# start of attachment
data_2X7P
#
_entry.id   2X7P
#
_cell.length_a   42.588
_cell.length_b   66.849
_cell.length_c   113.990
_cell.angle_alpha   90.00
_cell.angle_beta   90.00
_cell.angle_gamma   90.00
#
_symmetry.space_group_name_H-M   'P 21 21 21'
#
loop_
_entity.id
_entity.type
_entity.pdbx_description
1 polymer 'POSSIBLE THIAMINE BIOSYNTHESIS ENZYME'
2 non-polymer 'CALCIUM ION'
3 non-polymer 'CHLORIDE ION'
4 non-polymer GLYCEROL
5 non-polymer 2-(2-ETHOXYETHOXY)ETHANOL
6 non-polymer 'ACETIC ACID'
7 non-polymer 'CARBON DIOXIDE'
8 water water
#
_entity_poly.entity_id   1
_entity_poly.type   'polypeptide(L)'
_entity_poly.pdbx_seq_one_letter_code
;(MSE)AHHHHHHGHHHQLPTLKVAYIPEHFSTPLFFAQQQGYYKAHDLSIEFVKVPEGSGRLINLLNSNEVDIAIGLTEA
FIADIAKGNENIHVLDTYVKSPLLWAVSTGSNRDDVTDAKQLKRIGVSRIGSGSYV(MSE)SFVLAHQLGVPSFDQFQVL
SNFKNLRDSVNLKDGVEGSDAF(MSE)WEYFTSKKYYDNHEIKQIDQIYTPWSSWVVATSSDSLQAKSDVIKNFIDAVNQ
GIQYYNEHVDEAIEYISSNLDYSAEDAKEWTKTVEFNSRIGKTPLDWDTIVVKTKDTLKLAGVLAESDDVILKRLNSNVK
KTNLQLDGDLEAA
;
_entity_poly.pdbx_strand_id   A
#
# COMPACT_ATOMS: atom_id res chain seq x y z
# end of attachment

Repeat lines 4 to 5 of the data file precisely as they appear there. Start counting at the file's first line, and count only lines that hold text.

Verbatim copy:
#
_cell.length_a   42.588